I see no reason why the same should not be said here...to become a citizen do you not need to know a certain amount of the language?
     
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  7. bamf

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    Makes sense to me. Spanish is a widely spoken language in your area, so in a competitive business landscape why wouldn't they want someone who's bilingual? I'd call it being competitive, hardly discriminative.

    I'd also be careful to call the Latino population advantaged, especially the bilingual portion of it. Historically the education of Latinos has been along the lines of "knocking" the Latino out of them. For generations education was about making them act like everyone else, and to make them forget their heritage. Until about 30 years ago Spanish speaking students were placed in Special Education classes because the teachers simply didn't want to deal with teaching them English. Speaking Spanish (including being bilingual) was thought to be a cognitive defect.

    I see nothing wrong with what they're doing. If this is some sort of job discrimination, asking for a college graduate would also be discrimination. We don't have equal access to jobs, it depends on our skills/experiences.

    I do think that Spanish should be taught throughout school, but that'd never happen in the current political environment. Nationalism runs too high, and people would claim that it's a ploy to replace English as the national language. Being an ESL teacher it's really frustrating to not speak a second language fluently. I can get by with German, but none of my students speak German. French and Spanish are the most common (thanks to colonialization) but I digress.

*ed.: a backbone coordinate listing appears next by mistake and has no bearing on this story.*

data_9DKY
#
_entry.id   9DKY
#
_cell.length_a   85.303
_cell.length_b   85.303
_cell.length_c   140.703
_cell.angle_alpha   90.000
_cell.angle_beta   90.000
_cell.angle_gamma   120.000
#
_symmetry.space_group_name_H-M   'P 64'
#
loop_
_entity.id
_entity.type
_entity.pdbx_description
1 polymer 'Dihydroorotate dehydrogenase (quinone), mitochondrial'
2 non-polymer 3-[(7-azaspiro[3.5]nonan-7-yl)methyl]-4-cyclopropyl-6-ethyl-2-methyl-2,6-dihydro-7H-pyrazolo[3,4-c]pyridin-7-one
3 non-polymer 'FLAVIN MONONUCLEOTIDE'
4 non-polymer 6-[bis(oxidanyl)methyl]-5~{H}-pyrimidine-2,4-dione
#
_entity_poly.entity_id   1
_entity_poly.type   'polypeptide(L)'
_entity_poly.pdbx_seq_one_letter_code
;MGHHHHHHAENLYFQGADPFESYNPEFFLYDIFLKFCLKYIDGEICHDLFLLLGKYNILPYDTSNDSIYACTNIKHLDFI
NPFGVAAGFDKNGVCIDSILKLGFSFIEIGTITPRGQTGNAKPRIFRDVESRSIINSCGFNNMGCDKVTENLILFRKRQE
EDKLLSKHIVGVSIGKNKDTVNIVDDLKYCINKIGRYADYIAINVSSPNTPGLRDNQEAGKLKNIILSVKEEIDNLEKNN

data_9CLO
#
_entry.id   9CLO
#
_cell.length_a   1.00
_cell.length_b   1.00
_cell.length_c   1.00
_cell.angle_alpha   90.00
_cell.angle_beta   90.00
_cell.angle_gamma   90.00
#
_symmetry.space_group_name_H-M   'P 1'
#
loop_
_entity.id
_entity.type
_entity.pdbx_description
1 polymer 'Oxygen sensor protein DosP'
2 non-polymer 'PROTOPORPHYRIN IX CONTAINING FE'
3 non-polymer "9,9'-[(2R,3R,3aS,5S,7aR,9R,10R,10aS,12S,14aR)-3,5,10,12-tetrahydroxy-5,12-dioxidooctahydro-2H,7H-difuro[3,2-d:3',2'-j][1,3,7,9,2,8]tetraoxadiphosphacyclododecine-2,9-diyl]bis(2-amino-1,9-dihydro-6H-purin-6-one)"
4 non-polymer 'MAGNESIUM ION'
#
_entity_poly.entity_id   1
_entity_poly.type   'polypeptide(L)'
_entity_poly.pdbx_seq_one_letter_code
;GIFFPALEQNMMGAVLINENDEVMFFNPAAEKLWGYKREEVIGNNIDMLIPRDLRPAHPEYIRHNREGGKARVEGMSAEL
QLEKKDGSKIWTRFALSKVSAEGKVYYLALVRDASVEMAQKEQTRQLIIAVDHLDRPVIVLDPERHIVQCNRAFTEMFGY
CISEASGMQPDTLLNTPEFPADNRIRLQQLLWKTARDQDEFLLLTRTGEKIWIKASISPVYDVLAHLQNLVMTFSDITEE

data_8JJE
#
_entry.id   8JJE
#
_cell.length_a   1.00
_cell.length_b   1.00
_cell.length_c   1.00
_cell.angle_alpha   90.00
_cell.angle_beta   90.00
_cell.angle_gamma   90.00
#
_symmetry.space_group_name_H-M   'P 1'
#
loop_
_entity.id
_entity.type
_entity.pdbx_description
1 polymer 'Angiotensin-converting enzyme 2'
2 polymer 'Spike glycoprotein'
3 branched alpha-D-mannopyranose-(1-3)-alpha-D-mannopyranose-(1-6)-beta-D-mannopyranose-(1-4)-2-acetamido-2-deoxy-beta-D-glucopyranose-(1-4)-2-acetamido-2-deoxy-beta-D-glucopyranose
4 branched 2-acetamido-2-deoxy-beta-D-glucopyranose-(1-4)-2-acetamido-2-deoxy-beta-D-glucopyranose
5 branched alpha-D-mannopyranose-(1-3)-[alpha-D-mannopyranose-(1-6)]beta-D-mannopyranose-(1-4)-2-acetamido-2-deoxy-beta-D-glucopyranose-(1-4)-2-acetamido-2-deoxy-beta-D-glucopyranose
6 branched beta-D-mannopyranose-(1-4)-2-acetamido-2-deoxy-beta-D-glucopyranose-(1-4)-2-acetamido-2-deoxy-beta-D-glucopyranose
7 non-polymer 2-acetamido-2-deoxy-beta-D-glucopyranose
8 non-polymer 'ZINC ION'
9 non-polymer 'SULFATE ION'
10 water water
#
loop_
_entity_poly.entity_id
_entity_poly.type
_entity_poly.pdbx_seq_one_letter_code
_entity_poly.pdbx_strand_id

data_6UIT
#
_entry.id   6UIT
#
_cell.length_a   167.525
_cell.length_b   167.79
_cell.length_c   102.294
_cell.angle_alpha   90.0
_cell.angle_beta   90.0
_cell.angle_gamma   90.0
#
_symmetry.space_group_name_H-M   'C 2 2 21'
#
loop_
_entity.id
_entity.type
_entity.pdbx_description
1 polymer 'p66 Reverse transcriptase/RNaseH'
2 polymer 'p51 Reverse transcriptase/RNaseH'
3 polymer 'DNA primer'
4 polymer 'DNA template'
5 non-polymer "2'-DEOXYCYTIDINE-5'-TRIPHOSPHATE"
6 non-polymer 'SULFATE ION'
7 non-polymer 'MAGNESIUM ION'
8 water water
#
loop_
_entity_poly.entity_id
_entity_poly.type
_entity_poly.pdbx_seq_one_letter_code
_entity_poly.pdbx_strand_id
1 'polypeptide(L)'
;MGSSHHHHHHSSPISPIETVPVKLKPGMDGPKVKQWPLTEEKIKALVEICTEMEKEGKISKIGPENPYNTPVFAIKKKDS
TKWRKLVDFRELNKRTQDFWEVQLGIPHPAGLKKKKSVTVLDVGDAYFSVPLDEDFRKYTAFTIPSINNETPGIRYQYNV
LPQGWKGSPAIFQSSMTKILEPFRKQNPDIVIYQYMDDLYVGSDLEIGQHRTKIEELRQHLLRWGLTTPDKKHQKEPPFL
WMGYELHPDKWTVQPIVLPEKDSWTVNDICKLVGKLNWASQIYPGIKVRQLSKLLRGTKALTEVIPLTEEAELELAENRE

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  8. OP
    Sloe Djinn

    Sloe Djinn Idiot with Internet Access.

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    Yeah. For grown professionals though it isn't as easy. I have a decent grasp of spanish with 3 years post-HS, but I'm not fluent. This would require some amount of immersion in a spanish-speaking environment. I've got three years of experience in mental health, but I am automatically exempted from a good deal of social service/mental health jobs because of the increasing need for professionals who can cater to a burgeoning population of people who cannot speak english =P.

    Lame. I want to help but I can't because I can't communicate. It's not only that. I'm not trying to get into social services to get rich, but I at least need to put food on the table.
     
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    Sloe Djinn

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    Mf, I agree with you, but note that I didn't mean that the bilingual latino population is historically advantaged. I am referring to the current situation only.
     
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  10. CoffeeShopDiva

    CoffeeShopDiva Community Member

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    I live in Canada. Here its hard to get a reception job without speaking fluent french.

    Its frustrating, but I totally understand why!

    I have taken French for many years, but I am in no way fluent.